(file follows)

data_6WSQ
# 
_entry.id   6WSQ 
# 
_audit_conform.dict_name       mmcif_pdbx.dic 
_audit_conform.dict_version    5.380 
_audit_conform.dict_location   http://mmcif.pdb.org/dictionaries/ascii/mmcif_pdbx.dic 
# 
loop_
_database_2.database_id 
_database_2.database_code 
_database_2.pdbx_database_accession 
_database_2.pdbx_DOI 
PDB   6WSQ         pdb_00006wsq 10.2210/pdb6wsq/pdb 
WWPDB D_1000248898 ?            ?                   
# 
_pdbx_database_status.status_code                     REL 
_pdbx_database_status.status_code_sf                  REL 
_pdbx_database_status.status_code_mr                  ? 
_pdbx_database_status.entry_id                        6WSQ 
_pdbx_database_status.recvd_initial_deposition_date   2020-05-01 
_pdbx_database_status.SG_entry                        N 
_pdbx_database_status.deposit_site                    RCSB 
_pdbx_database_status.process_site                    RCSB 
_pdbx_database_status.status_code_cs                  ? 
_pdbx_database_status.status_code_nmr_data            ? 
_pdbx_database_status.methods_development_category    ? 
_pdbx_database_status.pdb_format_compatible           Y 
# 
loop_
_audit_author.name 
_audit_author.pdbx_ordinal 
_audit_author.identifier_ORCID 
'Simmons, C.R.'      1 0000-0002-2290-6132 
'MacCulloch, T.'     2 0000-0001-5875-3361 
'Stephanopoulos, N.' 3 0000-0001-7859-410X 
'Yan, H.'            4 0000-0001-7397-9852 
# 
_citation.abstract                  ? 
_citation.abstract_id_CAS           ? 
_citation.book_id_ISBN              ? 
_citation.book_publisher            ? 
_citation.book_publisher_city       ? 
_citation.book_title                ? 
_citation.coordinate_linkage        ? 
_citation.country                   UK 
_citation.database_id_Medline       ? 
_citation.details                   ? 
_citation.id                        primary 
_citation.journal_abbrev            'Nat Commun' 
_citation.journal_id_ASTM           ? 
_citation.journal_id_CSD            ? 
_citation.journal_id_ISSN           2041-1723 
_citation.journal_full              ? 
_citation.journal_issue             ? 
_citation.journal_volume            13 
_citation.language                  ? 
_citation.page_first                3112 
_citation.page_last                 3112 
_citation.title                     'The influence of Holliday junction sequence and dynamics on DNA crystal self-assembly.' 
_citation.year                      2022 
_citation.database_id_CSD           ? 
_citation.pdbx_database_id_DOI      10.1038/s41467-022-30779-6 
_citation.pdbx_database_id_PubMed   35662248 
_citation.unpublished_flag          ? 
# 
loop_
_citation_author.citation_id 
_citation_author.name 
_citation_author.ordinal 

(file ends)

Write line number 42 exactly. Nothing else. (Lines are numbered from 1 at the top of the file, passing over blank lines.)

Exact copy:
_citation.book_publisher            ? 